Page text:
Setting aside a binding child support agreement
We’ve all heard the words “exceptional circumstances” and “unprecedented times” this year, but do any of them apply to setting aside a binding child support agreement?
Courts recognise only very limited grounds for setting aside any kind of child support, particularly a binding child support agreement.
In the past, some “exceptional circumstances” recognised by the courts have been:
- A radical change in child care arrangements. For example, the child going from 80 per cent of time spent with one parent, to 20 per cent of the time.
- One parent moving to another country – although during the current COVID-19 pandemic, with travel restricted, this is rarely going to be an option.
- One parent being made redundant from a long-term job and being unable to secure new employment
There are a number of options for parents to arrange child support to be paid.
One is that some parents, if they have an amicable relationship, have an informal agreement and one parent pays the other privately.
Alternatively, parents can apply for child support through the Department of Human Services (Child Support), commonly called the Child Support Agency.
The agency uses a formula to calculate how much a parent should pay, based on the age and number of children, the income of both parents and how many nights the children spend with each parent.
The assessed amount can be paid directly to the parent, or can be paid through the agency. The agency also has powers to garnish a person’s salary and bank accounts in some circumstances.
Private agreements between parents can also be registered with the child support agency, although both parents much obtain independent legal advice before signing such an agreement.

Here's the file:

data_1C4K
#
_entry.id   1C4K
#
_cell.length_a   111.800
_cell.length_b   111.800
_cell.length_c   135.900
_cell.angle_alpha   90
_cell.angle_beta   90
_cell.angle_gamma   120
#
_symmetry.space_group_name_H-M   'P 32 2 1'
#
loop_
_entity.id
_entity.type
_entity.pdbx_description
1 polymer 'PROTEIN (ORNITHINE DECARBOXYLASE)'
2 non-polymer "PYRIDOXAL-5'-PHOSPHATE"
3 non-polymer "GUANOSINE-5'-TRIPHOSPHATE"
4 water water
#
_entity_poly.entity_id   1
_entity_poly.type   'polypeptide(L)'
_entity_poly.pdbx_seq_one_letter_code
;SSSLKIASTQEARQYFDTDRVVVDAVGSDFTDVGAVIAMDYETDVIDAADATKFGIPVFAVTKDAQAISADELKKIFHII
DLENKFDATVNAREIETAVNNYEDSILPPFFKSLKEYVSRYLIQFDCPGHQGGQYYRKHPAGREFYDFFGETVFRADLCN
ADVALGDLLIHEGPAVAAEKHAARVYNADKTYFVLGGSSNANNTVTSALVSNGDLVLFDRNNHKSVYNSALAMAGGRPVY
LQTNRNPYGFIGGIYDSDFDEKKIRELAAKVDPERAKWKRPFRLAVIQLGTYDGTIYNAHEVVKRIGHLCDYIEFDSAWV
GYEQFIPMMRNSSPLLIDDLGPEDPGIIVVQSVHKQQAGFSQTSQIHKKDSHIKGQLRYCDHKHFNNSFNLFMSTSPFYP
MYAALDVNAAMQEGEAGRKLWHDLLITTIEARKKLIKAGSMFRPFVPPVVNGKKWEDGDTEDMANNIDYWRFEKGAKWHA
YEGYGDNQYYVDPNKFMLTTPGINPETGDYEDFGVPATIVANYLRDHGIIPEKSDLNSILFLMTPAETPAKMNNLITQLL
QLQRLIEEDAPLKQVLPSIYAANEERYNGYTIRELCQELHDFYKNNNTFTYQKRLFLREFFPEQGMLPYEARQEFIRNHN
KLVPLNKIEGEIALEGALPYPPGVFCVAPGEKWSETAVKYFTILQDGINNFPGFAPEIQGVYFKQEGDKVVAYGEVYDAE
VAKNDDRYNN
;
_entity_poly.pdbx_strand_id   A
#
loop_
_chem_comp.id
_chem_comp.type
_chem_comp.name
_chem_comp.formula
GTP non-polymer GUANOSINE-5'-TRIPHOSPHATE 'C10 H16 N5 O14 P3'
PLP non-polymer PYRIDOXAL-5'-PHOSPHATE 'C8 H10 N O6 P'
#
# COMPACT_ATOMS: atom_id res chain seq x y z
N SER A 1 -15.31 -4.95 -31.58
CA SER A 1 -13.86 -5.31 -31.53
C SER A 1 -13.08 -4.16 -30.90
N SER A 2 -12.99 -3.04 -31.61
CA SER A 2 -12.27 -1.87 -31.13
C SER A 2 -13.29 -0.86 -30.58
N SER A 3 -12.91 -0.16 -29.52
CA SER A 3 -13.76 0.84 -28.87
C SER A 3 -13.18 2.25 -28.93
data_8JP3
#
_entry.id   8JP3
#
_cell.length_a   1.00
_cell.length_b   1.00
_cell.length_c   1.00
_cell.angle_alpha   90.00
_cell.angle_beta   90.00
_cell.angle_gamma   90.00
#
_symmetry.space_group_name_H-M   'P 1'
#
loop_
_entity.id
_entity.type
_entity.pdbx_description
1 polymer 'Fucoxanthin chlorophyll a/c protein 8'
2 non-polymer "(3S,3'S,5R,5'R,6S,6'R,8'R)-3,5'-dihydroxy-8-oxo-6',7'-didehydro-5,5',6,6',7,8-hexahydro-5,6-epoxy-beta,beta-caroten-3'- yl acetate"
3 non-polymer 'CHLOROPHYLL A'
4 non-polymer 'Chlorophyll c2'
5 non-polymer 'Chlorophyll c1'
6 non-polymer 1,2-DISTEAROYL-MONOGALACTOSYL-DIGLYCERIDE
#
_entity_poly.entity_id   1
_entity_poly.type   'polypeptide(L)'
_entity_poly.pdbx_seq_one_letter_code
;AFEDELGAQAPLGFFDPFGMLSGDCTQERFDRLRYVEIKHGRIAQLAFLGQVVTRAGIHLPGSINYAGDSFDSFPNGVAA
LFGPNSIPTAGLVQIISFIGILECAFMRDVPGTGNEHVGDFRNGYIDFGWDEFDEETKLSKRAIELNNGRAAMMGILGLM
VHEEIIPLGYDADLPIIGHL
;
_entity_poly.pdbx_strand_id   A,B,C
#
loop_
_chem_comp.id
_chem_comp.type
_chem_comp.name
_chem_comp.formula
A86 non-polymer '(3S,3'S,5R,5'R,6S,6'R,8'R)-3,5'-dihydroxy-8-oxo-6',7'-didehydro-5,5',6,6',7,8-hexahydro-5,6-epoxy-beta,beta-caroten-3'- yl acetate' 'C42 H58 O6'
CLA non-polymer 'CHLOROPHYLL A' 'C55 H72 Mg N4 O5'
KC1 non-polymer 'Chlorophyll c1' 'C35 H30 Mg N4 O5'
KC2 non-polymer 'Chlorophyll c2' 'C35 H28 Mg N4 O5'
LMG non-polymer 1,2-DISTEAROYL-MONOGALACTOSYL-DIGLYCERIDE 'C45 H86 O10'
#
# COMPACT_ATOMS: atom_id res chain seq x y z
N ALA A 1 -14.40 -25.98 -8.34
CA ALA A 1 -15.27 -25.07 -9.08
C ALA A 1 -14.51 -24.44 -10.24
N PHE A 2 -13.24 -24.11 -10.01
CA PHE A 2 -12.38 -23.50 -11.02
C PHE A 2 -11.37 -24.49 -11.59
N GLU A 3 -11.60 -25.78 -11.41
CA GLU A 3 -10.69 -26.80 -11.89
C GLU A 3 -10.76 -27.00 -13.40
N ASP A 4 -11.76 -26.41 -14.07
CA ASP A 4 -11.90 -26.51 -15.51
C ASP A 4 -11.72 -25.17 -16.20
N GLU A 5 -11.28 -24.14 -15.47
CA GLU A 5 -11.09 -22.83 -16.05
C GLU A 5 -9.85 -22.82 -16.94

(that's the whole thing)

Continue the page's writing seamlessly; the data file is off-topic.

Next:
A binding child support agreement will often include details of which parent pays school fees, health insurance or other additional costs.
It’s no easy task to set aside a binding child support agreement.
The court recently considered an application by a mother (the receiving parent) to enforce the terms of the binding child support agreement as the father was not paying various medical and school costs.
The father sought to set aside the binding child support agreement due to “exceptional circumstances… that have arisen since the agreement was made, the application or child will suffer hardship if the agreement is not set aside.”
In this case, the father argued that:
- His high income meant that he was already assessed to pay the highest possible amount of child support, on top of which he was expected to pay the medical and school costs.
- He did not agree that the children should go to a private school, and therefore did not agree to pay the school fees and
- The legal fees he had incurred of around $200,000 were a significant liability that affected his financial position
However, the court did not agree that the agreement should be set aside, as the issues raised by the father as “exceptional circumstances” were in existence when the agreement was made, and should have been known to the father.
In particular, the parties had thought about sending the children to private schools during the relationship, and the binding child support agreement particularly referred to “school fees”.
The court enforced the binding child support agreement and ordered that the father repay the arrears owing to the mother.
If you need help navigating child support payments, contact Michael Lynch Family Lawyers for expert, personalised legal advice by calling (07) 3221 4300 or by filling out our Online Contact form.